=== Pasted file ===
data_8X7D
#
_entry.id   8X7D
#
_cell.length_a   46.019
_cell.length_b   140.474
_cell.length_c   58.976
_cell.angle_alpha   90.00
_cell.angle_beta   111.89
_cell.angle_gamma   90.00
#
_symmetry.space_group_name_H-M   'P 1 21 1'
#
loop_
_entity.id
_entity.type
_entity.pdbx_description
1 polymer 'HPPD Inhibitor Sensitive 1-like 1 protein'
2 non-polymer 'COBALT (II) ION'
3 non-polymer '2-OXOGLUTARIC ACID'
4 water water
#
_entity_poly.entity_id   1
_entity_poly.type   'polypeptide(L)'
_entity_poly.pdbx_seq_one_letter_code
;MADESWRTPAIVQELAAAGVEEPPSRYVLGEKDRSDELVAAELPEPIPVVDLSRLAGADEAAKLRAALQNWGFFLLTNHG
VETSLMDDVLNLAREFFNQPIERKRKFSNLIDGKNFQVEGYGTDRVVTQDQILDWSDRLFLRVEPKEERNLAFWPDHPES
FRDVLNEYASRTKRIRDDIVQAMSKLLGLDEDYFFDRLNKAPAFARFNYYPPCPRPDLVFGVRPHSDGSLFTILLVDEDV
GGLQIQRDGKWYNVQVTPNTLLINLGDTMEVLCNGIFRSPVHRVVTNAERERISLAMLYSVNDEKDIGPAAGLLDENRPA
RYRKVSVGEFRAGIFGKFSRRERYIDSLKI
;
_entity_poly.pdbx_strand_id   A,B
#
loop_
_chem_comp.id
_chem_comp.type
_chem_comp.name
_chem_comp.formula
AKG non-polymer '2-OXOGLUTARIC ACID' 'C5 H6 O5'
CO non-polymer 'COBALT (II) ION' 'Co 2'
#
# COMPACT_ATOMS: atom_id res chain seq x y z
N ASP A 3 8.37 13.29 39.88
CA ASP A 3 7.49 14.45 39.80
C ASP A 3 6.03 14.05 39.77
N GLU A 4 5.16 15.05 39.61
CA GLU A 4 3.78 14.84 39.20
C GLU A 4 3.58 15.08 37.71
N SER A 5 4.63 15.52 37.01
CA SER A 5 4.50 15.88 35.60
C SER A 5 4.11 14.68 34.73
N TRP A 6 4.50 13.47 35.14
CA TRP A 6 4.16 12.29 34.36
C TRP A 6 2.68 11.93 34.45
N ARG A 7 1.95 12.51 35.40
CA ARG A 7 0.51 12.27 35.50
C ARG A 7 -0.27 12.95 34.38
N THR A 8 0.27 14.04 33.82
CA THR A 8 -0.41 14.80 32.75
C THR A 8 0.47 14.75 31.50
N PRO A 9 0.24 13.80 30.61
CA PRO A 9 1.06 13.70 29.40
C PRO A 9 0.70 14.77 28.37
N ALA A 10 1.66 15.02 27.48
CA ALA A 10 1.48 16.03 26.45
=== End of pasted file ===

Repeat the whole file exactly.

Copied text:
data_8X7D
#
_entry.id   8X7D
#
_cell.length_a   46.019
_cell.length_b   140.474
_cell.length_c   58.976
_cell.angle_alpha   90.00
_cell.angle_beta   111.89
_cell.angle_gamma   90.00
#
_symmetry.space_group_name_H-M   'P 1 21 1'
#
loop_
_entity.id
_entity.type
_entity.pdbx_description
1 polymer 'HPPD Inhibitor Sensitive 1-like 1 protein'
2 non-polymer 'COBALT (II) ION'
3 non-polymer '2-OXOGLUTARIC ACID'
4 water water
#
_entity_poly.entity_id   1
_entity_poly.type   'polypeptide(L)'
_entity_poly.pdbx_seq_one_letter_code
;MADESWRTPAIVQELAAAGVEEPPSRYVLGEKDRSDELVAAELPEPIPVVDLSRLAGADEAAKLRAALQNWGFFLLTNHG
VETSLMDDVLNLAREFFNQPIERKRKFSNLIDGKNFQVEGYGTDRVVTQDQILDWSDRLFLRVEPKEERNLAFWPDHPES
FRDVLNEYASRTKRIRDDIVQAMSKLLGLDEDYFFDRLNKAPAFARFNYYPPCPRPDLVFGVRPHSDGSLFTILLVDEDV
GGLQIQRDGKWYNVQVTPNTLLINLGDTMEVLCNGIFRSPVHRVVTNAERERISLAMLYSVNDEKDIGPAAGLLDENRPA
RYRKVSVGEFRAGIFGKFSRRERYIDSLKI
;
_entity_poly.pdbx_strand_id   A,B
#
loop_
_chem_comp.id
_chem_comp.type
_chem_comp.name
_chem_comp.formula
AKG non-polymer '2-OXOGLUTARIC ACID' 'C5 H6 O5'
CO non-polymer 'COBALT (II) ION' 'Co 2'
#
# COMPACT_ATOMS: atom_id res chain seq x y z
N ASP A 3 8.37 13.29 39.88
CA ASP A 3 7.49 14.45 39.80
C ASP A 3 6.03 14.05 39.77
N GLU A 4 5.16 15.05 39.61
CA GLU A 4 3.78 14.84 39.20
C GLU A 4 3.58 15.08 37.71
N SER A 5 4.63 15.52 37.01
CA SER A 5 4.50 15.88 35.60
C SER A 5 4.11 14.68 34.73
N TRP A 6 4.50 13.47 35.14
CA TRP A 6 4.16 12.29 34.36
C TRP A 6 2.68 11.93 34.45
N ARG A 7 1.95 12.51 35.40
CA ARG A 7 0.51 12.27 35.50
C ARG A 7 -0.27 12.95 34.38
N THR A 8 0.27 14.04 33.82
CA THR A 8 -0.41 14.80 32.75
C THR A 8 0.47 14.75 31.50
N PRO A 9 0.24 13.80 30.61
CA PRO A 9 1.06 13.70 29.40
C PRO A 9 0.70 14.77 28.37
N ALA A 10 1.66 15.02 27.48
CA ALA A 10 1.48 16.03 26.45